If we leave the job of nourishing our bodies to the food industry, what can we expect? Our interest is to sustain ourselves, to eat well, to enjoy our food, to be healthy. The interest of the food industry is to make money, and those two are not compatible. Processed food is made with the cheapest ingredients, sourced wherever. It is treated for a long shelf life, cooked in vats rather than pots and pans, made with additives that give it an appetising colour and texture, stop components from separating, enhance flavour that isn’t naturally there, kill bacteria (ultimately including your own gut flora). You have no control over the amount of sugar, salt, and damaged fats that are in that ‘food’. Does that sound desirable?

Since we have time for what needs doing and time for what we want to do, maybe there is a way to carve out time for proper food.

  1. Know your WHY

Do you want to live a long and healthy life? You can make changes to your diet and lifestyle at any age, and it’ll always be worth doing. Think about your reasons to want to age healthily. I am sure you will come up with many. Make a list and put it in a prominent place.

  1. Change your perspective

Many of us today believe that in this day and age, cooking food from scratch is old fashioned and unnecessary. It’s not. It is as crucial as ever. If you need convincing, why not have a look around this blog to find lots of good reasons. Knowing that food preparation at home is as essential as brushing your teeth may help you find the time.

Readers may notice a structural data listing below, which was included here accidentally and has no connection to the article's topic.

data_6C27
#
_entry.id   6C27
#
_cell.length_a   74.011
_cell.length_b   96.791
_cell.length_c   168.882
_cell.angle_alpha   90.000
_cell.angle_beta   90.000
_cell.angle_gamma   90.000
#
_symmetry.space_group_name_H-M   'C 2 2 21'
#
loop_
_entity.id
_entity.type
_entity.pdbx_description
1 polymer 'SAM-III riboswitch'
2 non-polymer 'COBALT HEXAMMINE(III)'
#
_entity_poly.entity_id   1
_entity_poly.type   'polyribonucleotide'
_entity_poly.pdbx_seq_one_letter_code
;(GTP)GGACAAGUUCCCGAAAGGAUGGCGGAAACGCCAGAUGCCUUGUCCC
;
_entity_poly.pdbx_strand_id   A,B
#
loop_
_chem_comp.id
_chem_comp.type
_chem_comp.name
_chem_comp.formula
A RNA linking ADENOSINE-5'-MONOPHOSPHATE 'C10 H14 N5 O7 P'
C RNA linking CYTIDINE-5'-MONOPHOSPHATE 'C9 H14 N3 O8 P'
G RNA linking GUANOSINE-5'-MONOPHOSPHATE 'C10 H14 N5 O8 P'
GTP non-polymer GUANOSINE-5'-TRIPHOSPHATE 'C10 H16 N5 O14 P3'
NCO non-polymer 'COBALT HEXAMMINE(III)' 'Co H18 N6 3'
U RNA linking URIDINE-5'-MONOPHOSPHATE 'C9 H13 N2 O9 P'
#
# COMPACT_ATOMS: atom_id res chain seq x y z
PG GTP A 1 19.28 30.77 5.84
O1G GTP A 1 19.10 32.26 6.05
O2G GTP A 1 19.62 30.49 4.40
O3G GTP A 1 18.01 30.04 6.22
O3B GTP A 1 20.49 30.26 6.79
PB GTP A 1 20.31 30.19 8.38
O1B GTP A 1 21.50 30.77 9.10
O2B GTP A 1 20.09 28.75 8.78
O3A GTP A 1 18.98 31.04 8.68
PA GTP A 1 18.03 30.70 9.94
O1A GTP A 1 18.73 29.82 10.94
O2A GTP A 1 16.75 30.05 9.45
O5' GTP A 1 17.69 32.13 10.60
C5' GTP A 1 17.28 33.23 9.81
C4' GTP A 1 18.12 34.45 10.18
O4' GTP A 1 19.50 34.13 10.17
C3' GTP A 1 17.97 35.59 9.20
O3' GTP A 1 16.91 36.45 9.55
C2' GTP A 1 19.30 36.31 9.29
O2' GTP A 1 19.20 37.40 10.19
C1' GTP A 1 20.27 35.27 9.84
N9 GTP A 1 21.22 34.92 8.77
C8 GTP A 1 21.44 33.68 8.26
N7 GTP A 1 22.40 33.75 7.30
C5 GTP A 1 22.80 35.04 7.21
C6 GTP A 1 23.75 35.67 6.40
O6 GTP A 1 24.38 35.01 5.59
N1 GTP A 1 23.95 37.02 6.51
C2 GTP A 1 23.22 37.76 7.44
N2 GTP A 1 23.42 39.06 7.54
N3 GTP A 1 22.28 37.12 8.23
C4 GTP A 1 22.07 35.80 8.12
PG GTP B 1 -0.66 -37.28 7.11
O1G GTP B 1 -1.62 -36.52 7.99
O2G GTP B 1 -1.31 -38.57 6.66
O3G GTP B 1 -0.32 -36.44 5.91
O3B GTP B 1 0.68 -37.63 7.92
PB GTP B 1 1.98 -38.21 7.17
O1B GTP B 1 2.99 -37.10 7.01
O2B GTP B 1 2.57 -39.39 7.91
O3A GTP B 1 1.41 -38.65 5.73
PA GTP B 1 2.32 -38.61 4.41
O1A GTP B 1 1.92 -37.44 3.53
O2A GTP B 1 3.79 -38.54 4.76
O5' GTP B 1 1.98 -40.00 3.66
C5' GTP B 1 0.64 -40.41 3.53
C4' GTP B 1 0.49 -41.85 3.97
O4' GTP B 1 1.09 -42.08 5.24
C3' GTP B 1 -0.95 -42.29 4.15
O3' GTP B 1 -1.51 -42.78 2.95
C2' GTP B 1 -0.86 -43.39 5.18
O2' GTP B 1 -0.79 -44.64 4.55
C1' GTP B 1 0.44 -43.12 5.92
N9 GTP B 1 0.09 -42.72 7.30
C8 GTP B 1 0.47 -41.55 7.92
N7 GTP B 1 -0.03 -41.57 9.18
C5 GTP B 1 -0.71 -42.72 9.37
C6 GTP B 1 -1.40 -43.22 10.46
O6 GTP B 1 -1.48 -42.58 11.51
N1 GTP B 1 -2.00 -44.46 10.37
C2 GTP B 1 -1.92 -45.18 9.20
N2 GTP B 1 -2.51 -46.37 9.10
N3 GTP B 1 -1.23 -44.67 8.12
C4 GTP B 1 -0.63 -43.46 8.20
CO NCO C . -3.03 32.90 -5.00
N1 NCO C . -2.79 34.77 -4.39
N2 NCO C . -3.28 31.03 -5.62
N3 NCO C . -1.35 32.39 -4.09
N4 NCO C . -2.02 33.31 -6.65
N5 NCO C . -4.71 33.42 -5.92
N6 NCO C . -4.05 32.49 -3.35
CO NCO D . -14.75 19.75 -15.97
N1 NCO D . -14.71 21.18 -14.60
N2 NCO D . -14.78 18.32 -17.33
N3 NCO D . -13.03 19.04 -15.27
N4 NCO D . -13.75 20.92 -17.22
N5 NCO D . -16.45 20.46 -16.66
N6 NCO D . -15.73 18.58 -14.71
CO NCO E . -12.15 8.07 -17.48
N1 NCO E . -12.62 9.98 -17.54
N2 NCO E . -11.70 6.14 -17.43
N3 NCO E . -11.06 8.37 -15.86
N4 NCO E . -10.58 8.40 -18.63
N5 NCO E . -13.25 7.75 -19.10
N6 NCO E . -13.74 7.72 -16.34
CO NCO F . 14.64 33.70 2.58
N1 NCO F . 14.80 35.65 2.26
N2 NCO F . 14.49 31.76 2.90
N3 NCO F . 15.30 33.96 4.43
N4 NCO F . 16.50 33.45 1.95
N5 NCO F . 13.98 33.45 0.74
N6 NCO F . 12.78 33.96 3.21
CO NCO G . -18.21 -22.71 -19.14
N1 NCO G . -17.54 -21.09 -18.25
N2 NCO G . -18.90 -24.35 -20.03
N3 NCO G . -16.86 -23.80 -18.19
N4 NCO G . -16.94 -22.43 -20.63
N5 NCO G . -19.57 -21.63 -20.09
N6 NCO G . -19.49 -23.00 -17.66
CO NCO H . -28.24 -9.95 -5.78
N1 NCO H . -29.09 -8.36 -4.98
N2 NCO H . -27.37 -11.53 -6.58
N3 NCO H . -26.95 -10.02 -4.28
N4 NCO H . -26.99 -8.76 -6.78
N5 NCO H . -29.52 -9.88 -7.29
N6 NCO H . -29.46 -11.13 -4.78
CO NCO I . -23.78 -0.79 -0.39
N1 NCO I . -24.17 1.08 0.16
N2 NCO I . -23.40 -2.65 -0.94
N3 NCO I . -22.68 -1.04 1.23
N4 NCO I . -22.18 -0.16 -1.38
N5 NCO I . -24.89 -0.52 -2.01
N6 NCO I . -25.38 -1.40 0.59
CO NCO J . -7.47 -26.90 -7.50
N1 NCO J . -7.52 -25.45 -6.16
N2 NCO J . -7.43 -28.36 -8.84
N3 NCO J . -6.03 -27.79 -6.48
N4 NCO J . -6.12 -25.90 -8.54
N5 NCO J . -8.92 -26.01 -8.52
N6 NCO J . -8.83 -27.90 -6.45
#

1. Keep a time journal for a week

I know it’s tiresome, but it’s just a week. Maybe three days will be enough for you to see where your time goes. If you have time to watch television or go on social media, there’s an opportunity right there. And don’t worry: Cooking your own food doesn’t mean that you won’t have time for those things anymore. You will.

  1. Keep doing it

If you are not used to cooking, it may take a little longer to begin with, but the more you do it, the better you’ll get at it and the quicker it’ll be.

  1. Keep your kitchen well stocked

If there’s nothing in your cupboards but a few bottles of condiments, a dusty jar of Chinese-5-spice and some soggy old taco shells then, yes, maybe there’s not a lot you can do with that. But keep some wholegrain pasta or soba noodles, tins of tuna and salmon, beans, and a tube of tomato paste and you’d have enough to actually make something to eat. Always have some eggs around. Nothing makes a quicker meal than eggs.

  1. Prepare

Dedicate an hour at the weekend to food preparation: chop and roast some vegetables, pre-cook your grains, beans and lentils and put in them in the fridge in airtight containers or freeze in portions, wash and dry your salad leaves. Make a batch of your ‘dip of the week’ to take to work with you so it makes a quick snack with crudités or oatcakes.

  1. Keep your meals super simple

Develop an easy pattern, you could make ‘bowls’ for example: a grain (cooked barley, quinoa, or brown rice), some veg (pre-steamed or pre-roasted), some protein (cooked fish, halloumi, feta, lentils, beans, tofu), a dressing. Done. You could make quick salads: leaves, veg (e. g. tomatoes, spring onions, cucumber, sun-dried tomatoes, olives), some protein (see above), a dressing. Done. Stir-fries and curries are quick, too. Wraps, stuffed pita, quick pasta dishes. Search the net and you won’t be stuck for quick recipe suggestions.

  1. Cook more than you need